Ms. Cole-Kelly is professor of family medicine, director of communication in medicine, and codirector, Foundations in Clinical Medicine Seminars, Case Western Reserve University School of Medicine, Cleveland, Ohio; e-mail: email@example.com.
Empathy is a core clinical skill found in every model of doctor–patient communication. Yet, we as educators must consider how different an expression of empathy might be for a doctor with a different cultural experience and a different ease with the English language.
I was observing Mamta, a gentle, third-year family medicine resident from India, in her afternoon clinic with Ms. Taylor. Ms. Taylor began to cry while describing her unhappiness with the changes that she was experiencing due to menopause. She described how she didn't know how to handle her “new moods,” her sleeplessness and hot flashes, and her husband's dismay with her behavior.
I have shadowed Mamta on multiple occasions and was consistently impressed with her communication skills, but this time something was amiss. Ms. Taylor was emotional, and Mamta followed her emotion with more questions. Tears were slowly crawling down Ms. Taylor's cheeks, and Mamta asked, “Are these symptoms every day, more at night than day time?” Ms. Taylor spoke through her emotion: “They're all the time; I can barely work.” Mamta's information gathering questions seemed uncharacteristic for her in response to her patient's nonverbal and verbal responses. A brief empathic statement would have barely slowed her down. Yet, Mamta continued with her questions.
As we walked out of the room, Mamta almost tackled me with her confession, so full of emotion herself: “I know you wonder why I didn't respond to her tears.” I was relieved that she was aware of the incongruity of the interaction. After affirming my confusion with her behavior, a metaphoric bolt of lightning hit me as she spoke: “When my heart got mobilized, I lost my English.” She continued: “I had a rush of Hindi words that flooded my mind to reassure and offer comfort. By the time I had translated them into English, the moment had passed, and I sadly became mute.”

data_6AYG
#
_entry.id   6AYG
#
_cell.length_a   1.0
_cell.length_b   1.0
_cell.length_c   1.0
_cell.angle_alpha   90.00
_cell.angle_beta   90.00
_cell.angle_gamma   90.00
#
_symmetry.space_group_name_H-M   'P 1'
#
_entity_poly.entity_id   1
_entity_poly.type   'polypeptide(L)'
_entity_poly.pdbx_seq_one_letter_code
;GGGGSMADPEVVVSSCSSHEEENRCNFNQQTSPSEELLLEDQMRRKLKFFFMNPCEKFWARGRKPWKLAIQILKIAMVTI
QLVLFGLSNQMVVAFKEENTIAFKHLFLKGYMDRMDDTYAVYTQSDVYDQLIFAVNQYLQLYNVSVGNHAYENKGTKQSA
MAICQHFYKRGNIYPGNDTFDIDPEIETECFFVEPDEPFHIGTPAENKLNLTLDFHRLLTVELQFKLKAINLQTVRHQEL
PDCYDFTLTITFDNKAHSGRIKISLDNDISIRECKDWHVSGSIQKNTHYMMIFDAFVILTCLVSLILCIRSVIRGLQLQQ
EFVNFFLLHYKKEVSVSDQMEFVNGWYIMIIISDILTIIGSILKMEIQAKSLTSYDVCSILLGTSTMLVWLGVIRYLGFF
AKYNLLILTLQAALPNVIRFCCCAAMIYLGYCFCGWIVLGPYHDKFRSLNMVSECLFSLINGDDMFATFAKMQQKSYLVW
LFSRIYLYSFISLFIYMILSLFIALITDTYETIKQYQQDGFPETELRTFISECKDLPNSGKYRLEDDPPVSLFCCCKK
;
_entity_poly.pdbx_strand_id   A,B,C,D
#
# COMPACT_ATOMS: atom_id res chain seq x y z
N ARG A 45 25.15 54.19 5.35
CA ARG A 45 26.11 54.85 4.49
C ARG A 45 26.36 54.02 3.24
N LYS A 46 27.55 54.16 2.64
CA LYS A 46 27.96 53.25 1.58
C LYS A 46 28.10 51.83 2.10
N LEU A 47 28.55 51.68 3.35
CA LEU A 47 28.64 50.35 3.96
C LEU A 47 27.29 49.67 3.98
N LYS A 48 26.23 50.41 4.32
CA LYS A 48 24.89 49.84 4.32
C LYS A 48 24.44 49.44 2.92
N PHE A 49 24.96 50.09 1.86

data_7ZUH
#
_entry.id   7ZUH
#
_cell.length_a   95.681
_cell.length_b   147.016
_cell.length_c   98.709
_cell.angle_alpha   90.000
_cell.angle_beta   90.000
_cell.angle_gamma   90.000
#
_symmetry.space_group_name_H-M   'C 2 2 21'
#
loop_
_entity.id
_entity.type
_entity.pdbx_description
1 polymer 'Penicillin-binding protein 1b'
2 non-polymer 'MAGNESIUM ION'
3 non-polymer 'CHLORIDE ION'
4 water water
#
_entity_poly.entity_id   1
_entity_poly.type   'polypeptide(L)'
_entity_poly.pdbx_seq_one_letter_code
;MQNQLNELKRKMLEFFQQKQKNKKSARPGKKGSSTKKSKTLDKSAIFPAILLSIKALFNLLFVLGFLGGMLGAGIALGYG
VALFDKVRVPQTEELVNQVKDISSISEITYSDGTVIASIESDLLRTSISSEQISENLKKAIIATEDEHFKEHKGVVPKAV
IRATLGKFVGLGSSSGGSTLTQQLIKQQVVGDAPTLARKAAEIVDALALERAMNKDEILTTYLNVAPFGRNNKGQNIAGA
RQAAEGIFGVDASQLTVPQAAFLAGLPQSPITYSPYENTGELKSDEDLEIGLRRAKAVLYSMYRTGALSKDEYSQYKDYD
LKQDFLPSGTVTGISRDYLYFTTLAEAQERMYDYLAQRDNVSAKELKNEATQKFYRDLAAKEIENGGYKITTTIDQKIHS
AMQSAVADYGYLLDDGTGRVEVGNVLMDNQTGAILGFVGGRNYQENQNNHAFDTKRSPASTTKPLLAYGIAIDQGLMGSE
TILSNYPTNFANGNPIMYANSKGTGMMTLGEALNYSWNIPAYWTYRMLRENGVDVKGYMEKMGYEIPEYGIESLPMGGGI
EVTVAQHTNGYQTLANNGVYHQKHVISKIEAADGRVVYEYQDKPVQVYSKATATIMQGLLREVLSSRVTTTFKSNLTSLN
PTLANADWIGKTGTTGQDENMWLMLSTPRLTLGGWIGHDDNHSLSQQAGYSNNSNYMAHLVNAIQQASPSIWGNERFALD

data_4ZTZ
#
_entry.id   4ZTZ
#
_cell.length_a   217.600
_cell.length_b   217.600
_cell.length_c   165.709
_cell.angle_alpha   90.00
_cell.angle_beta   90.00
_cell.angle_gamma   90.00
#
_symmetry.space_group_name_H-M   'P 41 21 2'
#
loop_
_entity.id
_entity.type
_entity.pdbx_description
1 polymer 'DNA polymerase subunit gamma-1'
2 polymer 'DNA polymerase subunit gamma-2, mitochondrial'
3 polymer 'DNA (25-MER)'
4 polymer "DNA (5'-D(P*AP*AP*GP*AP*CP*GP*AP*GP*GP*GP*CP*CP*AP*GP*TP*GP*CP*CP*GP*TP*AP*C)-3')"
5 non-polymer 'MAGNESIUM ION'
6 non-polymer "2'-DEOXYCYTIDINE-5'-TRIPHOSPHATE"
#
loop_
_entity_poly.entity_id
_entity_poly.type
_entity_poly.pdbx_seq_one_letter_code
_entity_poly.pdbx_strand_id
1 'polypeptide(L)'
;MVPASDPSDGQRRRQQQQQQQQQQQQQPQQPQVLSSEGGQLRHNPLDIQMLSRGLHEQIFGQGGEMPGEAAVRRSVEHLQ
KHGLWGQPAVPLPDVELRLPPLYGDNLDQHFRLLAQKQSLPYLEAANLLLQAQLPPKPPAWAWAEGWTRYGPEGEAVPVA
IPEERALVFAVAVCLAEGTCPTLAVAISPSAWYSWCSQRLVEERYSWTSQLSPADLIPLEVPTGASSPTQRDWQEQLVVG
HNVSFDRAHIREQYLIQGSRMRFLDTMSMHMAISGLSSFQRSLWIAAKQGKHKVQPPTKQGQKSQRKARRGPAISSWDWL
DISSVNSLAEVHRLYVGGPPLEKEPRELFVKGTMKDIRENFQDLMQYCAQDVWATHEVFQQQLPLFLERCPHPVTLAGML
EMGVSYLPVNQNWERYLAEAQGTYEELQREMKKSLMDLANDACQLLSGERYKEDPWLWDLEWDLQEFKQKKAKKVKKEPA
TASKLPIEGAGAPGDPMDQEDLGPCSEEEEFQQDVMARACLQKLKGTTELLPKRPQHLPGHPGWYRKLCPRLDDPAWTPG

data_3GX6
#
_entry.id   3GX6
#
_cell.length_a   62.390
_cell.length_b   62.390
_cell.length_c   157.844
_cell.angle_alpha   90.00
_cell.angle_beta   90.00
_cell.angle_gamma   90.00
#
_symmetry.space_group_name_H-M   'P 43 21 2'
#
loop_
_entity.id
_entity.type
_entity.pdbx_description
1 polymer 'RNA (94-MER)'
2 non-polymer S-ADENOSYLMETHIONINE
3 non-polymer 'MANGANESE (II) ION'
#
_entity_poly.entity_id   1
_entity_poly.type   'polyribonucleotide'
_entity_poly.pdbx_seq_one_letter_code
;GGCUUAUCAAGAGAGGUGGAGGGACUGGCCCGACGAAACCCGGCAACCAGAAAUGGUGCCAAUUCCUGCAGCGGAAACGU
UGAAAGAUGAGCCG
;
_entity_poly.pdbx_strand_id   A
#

When her heart got mobilized, she lost her English. What a revelation for her, for me, and potentially for other residents who usually are fluent in English but who, when their emotions get mobilized, think in their mother tongue—a term that calls to mind the rocking and lullabies of mothering. Lullabies, words of comfort, are often embedded in our minds in the language in which we first learned them. Translating them into a second language takes painstaking effort when emotions play a role.
Weeks later, I was shadowing Adira, a gentle, sensitive resident from the Middle East, who was seeing a new patient presenting with itching and irritation in her vagina. The patient had just shared with Adira that her husband had been cheating on her for the last several months and that she was consumed with worry about acquiring an STD. After Adira confirmed and presented the diagnosis of trichinosis, all the patient could do was shake her head back and forth in apparent anger and despair.
Adira initiated a conversation with me the moment the door closed behind us. Again, the mental gymnastics of translating when the heart is stirred presented a challenge for her: “Oh Kathy, I wish in these situations my English was more fluent. I so wanted to comfort her but could not make my English come fast enough in the way I wanted, so I reverted to giving her medical information.”
The experiences of Mamta and Adira demonstrate the challenges for international medical graduates expressing empathy when emotions are mobilized and typical words of comfort can't be easily accessed. Ideally, educators should encourage residents to slow down and pause a moment until those emotions have settled and translation from the mother tongue can occur.
Thanks to Dr. Mimi Singh for suggesting the use of the term “mother tongue” in her review of this essay.
The names in this essay have been changed to protect the identities of the residents and patient.